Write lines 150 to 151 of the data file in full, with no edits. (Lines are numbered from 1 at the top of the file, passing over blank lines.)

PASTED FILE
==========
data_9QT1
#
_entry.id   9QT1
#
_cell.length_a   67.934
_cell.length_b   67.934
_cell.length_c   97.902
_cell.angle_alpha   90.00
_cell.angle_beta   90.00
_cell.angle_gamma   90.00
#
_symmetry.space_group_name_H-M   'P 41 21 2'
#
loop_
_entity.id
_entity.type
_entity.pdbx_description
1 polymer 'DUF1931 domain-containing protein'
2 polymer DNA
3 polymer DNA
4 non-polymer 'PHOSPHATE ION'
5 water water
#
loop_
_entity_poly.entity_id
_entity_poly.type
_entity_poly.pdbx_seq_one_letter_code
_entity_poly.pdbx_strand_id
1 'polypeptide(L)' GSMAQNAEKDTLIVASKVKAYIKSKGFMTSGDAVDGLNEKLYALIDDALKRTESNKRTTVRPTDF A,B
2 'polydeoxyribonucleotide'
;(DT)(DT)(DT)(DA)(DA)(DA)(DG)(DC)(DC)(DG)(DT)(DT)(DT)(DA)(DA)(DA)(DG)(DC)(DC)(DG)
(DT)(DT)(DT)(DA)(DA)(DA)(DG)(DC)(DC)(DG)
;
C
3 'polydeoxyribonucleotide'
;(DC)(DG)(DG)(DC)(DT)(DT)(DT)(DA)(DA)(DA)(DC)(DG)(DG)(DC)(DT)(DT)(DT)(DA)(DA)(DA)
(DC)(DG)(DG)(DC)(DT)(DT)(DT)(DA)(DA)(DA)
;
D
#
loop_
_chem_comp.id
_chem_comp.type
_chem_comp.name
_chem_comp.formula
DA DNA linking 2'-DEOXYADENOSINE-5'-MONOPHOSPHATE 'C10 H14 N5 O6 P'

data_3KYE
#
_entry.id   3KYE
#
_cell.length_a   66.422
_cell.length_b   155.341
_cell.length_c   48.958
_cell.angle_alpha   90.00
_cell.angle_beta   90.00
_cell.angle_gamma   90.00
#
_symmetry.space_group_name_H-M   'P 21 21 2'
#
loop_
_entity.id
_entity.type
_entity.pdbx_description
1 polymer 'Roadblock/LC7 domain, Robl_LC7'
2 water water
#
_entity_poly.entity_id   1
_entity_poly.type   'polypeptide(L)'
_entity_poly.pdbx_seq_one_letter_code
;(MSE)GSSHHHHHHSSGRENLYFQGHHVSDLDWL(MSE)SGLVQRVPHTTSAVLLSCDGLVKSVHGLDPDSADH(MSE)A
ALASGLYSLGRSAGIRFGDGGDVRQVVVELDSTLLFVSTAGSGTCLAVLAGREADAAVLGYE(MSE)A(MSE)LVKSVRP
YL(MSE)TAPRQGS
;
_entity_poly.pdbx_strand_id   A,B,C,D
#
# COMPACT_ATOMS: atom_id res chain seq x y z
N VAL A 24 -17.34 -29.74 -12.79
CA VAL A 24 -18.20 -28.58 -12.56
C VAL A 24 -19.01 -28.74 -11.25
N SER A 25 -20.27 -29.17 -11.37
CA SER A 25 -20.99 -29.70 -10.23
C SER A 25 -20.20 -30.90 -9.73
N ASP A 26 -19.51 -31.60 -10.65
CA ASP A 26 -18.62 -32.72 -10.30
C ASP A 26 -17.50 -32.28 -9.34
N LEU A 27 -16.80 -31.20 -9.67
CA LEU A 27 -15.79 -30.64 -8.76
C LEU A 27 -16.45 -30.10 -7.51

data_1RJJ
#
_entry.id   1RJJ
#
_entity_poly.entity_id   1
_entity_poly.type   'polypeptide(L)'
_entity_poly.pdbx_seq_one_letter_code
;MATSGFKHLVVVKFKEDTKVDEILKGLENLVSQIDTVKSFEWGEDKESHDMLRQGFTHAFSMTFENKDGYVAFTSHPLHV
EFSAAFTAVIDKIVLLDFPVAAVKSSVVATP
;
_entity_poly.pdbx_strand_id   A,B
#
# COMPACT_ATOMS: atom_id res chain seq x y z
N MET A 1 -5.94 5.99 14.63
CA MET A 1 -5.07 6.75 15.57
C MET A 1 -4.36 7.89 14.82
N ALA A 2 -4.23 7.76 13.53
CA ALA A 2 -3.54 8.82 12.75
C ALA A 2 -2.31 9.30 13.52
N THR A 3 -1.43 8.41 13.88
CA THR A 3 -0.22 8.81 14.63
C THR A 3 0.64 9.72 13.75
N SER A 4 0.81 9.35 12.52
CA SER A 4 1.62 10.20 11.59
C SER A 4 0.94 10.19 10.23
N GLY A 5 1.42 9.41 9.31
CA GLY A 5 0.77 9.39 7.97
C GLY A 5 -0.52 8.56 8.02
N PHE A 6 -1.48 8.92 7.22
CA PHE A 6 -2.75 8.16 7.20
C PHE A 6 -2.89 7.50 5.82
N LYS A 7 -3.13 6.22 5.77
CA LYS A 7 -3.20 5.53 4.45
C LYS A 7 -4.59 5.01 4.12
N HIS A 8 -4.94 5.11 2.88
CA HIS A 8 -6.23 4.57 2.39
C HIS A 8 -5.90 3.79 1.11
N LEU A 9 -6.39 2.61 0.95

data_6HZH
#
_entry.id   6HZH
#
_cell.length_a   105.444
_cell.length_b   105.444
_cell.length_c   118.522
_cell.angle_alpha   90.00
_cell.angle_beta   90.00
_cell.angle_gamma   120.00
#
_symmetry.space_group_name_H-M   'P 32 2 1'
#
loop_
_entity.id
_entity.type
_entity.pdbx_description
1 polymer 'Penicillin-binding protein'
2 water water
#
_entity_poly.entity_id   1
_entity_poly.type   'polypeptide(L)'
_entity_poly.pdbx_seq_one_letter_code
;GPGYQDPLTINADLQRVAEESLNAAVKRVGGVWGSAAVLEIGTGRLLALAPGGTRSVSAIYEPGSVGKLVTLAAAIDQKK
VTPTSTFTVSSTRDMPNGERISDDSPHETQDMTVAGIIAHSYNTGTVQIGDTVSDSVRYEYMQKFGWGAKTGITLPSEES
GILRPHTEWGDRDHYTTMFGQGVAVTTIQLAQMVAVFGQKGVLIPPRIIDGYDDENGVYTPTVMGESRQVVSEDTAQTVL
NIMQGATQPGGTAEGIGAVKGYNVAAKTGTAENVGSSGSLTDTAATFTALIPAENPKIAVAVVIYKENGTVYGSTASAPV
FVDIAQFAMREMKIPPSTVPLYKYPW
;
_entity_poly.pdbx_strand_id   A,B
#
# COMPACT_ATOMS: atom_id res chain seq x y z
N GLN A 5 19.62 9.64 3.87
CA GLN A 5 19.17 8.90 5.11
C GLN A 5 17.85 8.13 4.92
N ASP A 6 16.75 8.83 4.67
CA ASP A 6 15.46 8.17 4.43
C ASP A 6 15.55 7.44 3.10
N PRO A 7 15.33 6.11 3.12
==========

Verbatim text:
;GPGYQDPLTINADLQRVAEESLNAAVKRVGGVWGSAAVLEIGTGRLLALAPGGTRSVSAIYEPGSVGKLVTLAAAIDQKK
VTPTSTFTVSSTRDMPNGERISDDSPHETQDMTVAGIIAHSYNTGTVQIGDTVSDSVRYEYMQKFGWGAKTGITLPSEES